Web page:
'I am in the oil and colour way. My name is Snawley, sir,' said the stranger.

Squeers inclined his head as much as to say, 'And a remarkably pretty name, too.'

The stranger continued. 'I have been thinking, Mr Squeers, of placing my two boys at your school.'

'It is not for me to say so, sir,' replied Mr Squeers, 'but I don't think you could possibly do a better thing.'

'Hem!' said the other. 'Twenty pounds per annewum, I believe, Mr Squeers?'

'Guineas,' rejoined the schoolmaster, with a persuasive smile.

'Pounds for two, I think, Mr Squeers,' said Mr Snawley, solemnly.

'I don't think it could be done, sir,' replied Squeers, as if he had never considered the proposition before. 'Let me see; four fives is twenty, double that, and deduct the--well, a pound either way shall not stand betwixt us. You must recommend me to your connection, sir, and make it up that way.'

'They are not great eaters,' said Mr Snawley.

'Oh! that doesn't matter at all,' replied Squeers. 'We don't consider the boys' appetites at our establishment.' This was strictly true; they did not.

'Every wholesome luxury, sir, that Yorkshire can afford,' continued Squeers; 'every beautiful moral that Mrs Squeers can instil; every-- in short, every comfort of a home that a boy could wish for, will be theirs, Mr Snawley.'

'I should wish their morals to be particularly attended to,' said Mr Snawley.

'I am glad of that, sir,' replied the schoolmaster, drawing himself up. 'They have come to the right shop for morals, sir.'

'You are a moral man yourself,' said Mr Snawley.

'I rather believe I am, sir,' replied Squeers.

'I have the satisfaction to know you are, sir,' said Mr Snawley. 'I asked one of your references, and he said you were pious.'

'Well, sir, I hope I am a little in that line,' replied Squeers.

'I hope I am also,' rejoined the other. 'Could I say a few words with you in the next box?'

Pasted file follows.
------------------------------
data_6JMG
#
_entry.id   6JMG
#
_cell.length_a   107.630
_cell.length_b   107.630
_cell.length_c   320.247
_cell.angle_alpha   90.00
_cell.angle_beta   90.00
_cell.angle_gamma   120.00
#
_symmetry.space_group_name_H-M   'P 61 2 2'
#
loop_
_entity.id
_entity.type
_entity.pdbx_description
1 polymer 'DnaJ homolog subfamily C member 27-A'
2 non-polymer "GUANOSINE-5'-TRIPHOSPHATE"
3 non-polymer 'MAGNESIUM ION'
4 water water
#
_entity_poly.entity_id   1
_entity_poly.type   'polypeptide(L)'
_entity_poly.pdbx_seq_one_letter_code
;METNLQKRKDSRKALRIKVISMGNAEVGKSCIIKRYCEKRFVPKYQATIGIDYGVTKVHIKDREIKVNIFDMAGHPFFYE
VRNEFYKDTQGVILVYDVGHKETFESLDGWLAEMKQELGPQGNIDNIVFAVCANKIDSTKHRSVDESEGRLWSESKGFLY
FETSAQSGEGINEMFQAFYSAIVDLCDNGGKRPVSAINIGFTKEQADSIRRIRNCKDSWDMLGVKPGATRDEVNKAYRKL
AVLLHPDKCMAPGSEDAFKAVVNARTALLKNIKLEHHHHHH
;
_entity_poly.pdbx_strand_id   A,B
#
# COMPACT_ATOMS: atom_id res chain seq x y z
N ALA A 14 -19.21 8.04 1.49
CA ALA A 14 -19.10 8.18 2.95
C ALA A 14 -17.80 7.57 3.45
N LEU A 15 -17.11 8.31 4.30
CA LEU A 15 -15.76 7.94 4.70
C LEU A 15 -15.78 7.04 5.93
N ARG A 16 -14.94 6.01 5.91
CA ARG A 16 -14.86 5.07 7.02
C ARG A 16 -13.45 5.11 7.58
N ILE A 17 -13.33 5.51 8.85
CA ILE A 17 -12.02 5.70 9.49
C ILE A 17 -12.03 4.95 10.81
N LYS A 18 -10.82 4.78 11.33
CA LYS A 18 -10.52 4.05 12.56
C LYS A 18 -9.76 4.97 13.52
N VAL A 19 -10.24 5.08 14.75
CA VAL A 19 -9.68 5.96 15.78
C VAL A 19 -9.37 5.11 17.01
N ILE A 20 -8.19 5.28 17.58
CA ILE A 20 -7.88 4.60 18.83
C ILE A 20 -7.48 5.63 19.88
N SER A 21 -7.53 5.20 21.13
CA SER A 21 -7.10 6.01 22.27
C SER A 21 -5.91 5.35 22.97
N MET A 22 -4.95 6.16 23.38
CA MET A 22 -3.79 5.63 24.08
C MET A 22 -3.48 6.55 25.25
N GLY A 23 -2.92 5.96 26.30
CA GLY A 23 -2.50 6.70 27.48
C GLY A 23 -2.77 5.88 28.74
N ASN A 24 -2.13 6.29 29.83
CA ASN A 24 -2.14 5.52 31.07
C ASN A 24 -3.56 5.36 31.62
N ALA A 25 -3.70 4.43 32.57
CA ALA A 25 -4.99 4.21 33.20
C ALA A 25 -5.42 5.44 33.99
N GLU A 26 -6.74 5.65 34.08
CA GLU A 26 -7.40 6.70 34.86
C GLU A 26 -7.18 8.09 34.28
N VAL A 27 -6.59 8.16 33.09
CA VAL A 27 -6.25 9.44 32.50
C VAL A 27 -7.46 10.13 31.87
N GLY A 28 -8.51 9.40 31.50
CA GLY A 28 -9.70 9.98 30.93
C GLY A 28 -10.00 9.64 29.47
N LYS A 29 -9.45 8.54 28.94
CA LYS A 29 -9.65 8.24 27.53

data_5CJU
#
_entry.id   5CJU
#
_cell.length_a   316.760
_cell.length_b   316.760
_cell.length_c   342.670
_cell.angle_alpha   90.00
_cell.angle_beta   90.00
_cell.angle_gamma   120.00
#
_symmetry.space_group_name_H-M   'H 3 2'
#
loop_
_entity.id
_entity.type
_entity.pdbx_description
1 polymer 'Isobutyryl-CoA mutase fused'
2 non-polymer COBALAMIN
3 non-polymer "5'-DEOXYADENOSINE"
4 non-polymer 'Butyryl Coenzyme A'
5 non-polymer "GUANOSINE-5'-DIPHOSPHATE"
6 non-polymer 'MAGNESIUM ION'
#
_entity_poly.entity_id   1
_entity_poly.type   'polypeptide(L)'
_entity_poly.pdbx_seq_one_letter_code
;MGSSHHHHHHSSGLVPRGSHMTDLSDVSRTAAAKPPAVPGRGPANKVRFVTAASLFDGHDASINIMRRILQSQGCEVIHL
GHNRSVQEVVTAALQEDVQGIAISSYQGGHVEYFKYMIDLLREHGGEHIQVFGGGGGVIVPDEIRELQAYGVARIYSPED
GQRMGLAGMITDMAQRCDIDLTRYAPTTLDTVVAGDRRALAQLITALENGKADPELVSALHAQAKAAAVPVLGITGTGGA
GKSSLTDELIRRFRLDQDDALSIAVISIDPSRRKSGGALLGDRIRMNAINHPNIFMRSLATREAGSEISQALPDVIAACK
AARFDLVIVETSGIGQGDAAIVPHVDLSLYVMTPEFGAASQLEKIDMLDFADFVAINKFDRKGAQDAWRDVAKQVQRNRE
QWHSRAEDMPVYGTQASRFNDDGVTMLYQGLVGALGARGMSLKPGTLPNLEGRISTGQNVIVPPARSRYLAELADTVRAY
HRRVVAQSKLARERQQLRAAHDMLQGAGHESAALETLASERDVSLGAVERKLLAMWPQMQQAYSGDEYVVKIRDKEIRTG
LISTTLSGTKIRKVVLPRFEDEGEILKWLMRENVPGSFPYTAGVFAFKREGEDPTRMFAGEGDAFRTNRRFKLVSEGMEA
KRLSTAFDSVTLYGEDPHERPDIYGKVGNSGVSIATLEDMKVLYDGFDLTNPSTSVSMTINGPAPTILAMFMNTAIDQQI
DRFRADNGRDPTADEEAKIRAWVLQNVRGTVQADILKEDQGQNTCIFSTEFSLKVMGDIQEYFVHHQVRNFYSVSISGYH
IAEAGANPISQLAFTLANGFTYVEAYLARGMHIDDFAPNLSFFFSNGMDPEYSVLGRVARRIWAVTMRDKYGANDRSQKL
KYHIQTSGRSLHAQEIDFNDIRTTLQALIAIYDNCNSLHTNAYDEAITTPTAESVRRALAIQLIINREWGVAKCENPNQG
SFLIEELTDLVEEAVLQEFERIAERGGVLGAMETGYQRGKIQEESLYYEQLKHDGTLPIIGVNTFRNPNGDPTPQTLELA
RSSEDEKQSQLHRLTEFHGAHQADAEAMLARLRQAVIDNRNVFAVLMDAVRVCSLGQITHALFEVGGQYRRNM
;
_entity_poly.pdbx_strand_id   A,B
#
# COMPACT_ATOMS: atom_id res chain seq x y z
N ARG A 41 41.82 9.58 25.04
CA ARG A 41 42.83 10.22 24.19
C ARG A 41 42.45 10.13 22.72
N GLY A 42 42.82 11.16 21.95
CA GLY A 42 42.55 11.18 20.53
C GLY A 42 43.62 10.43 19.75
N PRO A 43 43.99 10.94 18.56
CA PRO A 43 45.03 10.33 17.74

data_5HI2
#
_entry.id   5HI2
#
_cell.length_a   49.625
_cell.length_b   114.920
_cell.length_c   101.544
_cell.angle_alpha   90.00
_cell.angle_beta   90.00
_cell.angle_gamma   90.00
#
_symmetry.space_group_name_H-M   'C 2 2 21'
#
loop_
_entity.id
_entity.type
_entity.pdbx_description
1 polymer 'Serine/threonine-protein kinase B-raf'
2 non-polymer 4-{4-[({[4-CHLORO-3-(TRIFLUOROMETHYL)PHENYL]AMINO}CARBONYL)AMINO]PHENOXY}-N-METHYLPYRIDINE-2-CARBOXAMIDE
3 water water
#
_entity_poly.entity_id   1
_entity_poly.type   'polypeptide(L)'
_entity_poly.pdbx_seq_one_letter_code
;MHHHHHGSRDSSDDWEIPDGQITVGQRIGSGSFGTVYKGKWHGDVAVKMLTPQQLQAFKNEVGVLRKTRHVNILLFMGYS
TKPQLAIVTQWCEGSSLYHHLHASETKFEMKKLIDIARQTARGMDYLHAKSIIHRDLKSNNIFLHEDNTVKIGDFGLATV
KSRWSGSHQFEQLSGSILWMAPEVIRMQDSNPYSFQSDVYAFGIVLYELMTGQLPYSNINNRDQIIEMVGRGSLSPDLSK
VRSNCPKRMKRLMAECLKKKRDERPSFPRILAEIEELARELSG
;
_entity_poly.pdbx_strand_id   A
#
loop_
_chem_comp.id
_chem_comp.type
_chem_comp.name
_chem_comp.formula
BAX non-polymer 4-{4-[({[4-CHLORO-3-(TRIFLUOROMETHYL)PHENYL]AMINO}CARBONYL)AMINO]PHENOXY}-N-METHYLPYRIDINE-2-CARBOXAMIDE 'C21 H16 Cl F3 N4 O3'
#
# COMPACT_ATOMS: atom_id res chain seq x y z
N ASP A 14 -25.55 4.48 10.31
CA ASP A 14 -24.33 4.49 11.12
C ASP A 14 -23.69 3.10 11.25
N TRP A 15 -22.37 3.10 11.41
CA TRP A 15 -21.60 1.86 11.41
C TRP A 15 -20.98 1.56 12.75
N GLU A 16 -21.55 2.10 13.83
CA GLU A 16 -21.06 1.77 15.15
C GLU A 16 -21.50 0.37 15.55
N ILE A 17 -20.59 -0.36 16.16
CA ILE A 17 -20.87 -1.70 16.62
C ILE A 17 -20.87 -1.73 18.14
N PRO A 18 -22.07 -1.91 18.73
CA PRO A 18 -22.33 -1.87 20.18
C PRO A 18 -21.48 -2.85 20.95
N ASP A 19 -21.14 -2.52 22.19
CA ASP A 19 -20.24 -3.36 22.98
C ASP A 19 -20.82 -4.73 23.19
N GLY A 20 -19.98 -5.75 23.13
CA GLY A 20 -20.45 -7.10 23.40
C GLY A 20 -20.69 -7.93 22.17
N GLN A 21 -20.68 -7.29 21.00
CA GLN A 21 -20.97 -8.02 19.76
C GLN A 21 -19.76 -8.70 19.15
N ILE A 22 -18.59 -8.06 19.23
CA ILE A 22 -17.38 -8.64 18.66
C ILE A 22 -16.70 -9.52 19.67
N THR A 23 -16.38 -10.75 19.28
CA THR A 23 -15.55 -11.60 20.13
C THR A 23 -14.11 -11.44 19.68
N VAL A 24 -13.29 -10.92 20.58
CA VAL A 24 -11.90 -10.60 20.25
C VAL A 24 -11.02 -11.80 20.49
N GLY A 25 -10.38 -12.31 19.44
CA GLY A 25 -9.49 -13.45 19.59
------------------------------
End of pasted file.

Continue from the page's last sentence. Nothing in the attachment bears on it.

'By all means,' rejoined Squeers with a grin. 'My dears, will you speak to your new playfellow a minute or two? That is one of my boys, sir. Belling his name is,--a Taunton boy that, sir.'

'Is he, indeed?' rejoined Mr Snawley, looking at the poor little urchin as if he were some extraordinary natural curiosity.

'He goes down with me tomorrow, sir,' said Squeers. 'That's his luggage that he is a sitting upon now. Each boy is required to bring, sir, two suits of clothes, six shirts, six pair of stockings, two nightcaps, two pocket-handkerchiefs, two pair of shoes, two hats, and a razor.'

'A razor!' exclaimed Mr Snawley, as they walked into the next box. 'What for?'

'To shave with,' replied Squeers, in a slow and measured tone.

There was not much in these three words, but there must have been something in the manner in which they were said, to attract attention; for the schoolmaster and his companion looked steadily at each other for a few seconds, and then exchanged a very meaning smile. Snawley was a sleek, flat-nosed man, clad in sombre garments, and long black gaiters, and bearing in his countenance an expression of much mortification and sanctity; so, his smiling without any obvious reason was the more remarkable.

'Up to what age do you keep boys at your school then?' he asked at length.

'Just as long as their friends make the quarterly payments to my agent in town, or until such time as they run away,' replied Squeers. 'Let us understand each other; I see we may safely do so. What are these boys;--natural children?'

'No,' rejoined Snawley, meeting the gaze of the schoolmaster's one eye. 'They ain't.'

'I thought they might be,' said Squeers, coolly. 'We have a good many of them; that boy's one.'

'Him in the next box?' said Snawley.

Squeers nodded in the affirmative; his companion took another peep at the little boy on the trunk, and, turning round again, looked as if he were quite disappointed to see him so much like other boys, and said he should hardly have thought it.

'He is,' cried Squeers. 'But about these boys of yours; you wanted to speak to me?'

'Yes,' replied Snawley.

Charles Dickens
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